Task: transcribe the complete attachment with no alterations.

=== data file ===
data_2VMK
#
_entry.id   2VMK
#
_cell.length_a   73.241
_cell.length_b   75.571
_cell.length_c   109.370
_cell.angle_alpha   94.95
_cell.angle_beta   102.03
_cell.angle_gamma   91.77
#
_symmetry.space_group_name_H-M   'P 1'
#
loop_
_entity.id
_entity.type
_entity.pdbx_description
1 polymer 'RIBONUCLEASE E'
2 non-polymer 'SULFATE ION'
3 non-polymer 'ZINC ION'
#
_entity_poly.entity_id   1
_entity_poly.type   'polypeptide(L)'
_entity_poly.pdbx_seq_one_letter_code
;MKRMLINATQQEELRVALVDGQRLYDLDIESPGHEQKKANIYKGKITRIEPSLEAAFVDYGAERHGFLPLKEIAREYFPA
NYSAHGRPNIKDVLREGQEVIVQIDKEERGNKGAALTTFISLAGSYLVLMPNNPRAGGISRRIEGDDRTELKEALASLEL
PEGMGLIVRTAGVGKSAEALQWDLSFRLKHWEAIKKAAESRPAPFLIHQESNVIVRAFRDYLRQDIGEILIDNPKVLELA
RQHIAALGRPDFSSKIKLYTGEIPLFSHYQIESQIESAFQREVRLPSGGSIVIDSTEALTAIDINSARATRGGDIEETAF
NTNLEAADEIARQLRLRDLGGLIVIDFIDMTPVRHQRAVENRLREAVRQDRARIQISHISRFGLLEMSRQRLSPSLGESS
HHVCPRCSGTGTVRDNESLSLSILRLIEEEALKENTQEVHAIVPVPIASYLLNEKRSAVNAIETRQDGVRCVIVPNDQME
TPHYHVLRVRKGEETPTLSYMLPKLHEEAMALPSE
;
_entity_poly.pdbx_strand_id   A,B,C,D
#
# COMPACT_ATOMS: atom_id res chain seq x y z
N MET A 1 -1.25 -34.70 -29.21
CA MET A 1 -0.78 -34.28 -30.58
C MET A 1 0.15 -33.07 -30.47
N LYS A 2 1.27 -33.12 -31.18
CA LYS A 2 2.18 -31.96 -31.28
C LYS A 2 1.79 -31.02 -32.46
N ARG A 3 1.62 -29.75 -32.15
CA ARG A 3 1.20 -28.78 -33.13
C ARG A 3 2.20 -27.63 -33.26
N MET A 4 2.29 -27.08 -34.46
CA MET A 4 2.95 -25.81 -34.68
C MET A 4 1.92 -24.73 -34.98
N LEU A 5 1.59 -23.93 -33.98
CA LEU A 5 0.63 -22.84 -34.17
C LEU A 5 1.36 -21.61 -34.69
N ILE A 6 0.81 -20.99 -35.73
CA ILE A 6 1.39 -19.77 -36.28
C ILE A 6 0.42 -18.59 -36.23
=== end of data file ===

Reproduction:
data_2VMK
#
_entry.id   2VMK
#
_cell.length_a   73.241
_cell.length_b   75.571
_cell.length_c   109.370
_cell.angle_alpha   94.95
_cell.angle_beta   102.03
_cell.angle_gamma   91.77
#
_symmetry.space_group_name_H-M   'P 1'
#
loop_
_entity.id
_entity.type
_entity.pdbx_description
1 polymer 'RIBONUCLEASE E'
2 non-polymer 'SULFATE ION'
3 non-polymer 'ZINC ION'
#
_entity_poly.entity_id   1
_entity_poly.type   'polypeptide(L)'
_entity_poly.pdbx_seq_one_letter_code
;MKRMLINATQQEELRVALVDGQRLYDLDIESPGHEQKKANIYKGKITRIEPSLEAAFVDYGAERHGFLPLKEIAREYFPA
NYSAHGRPNIKDVLREGQEVIVQIDKEERGNKGAALTTFISLAGSYLVLMPNNPRAGGISRRIEGDDRTELKEALASLEL
PEGMGLIVRTAGVGKSAEALQWDLSFRLKHWEAIKKAAESRPAPFLIHQESNVIVRAFRDYLRQDIGEILIDNPKVLELA
RQHIAALGRPDFSSKIKLYTGEIPLFSHYQIESQIESAFQREVRLPSGGSIVIDSTEALTAIDINSARATRGGDIEETAF
NTNLEAADEIARQLRLRDLGGLIVIDFIDMTPVRHQRAVENRLREAVRQDRARIQISHISRFGLLEMSRQRLSPSLGESS
HHVCPRCSGTGTVRDNESLSLSILRLIEEEALKENTQEVHAIVPVPIASYLLNEKRSAVNAIETRQDGVRCVIVPNDQME
TPHYHVLRVRKGEETPTLSYMLPKLHEEAMALPSE
;
_entity_poly.pdbx_strand_id   A,B,C,D
#
# COMPACT_ATOMS: atom_id res chain seq x y z
N MET A 1 -1.25 -34.70 -29.21
CA MET A 1 -0.78 -34.28 -30.58
C MET A 1 0.15 -33.07 -30.47
N LYS A 2 1.27 -33.12 -31.18
CA LYS A 2 2.18 -31.96 -31.28
C LYS A 2 1.79 -31.02 -32.46
N ARG A 3 1.62 -29.75 -32.15
CA ARG A 3 1.20 -28.78 -33.13
C ARG A 3 2.20 -27.63 -33.26
N MET A 4 2.29 -27.08 -34.46
CA MET A 4 2.95 -25.81 -34.68
C MET A 4 1.92 -24.73 -34.98
N LEU A 5 1.59 -23.93 -33.98
CA LEU A 5 0.63 -22.84 -34.17
C LEU A 5 1.36 -21.61 -34.69
N ILE A 6 0.81 -20.99 -35.73
CA ILE A 6 1.39 -19.77 -36.28
C ILE A 6 0.42 -18.59 -36.23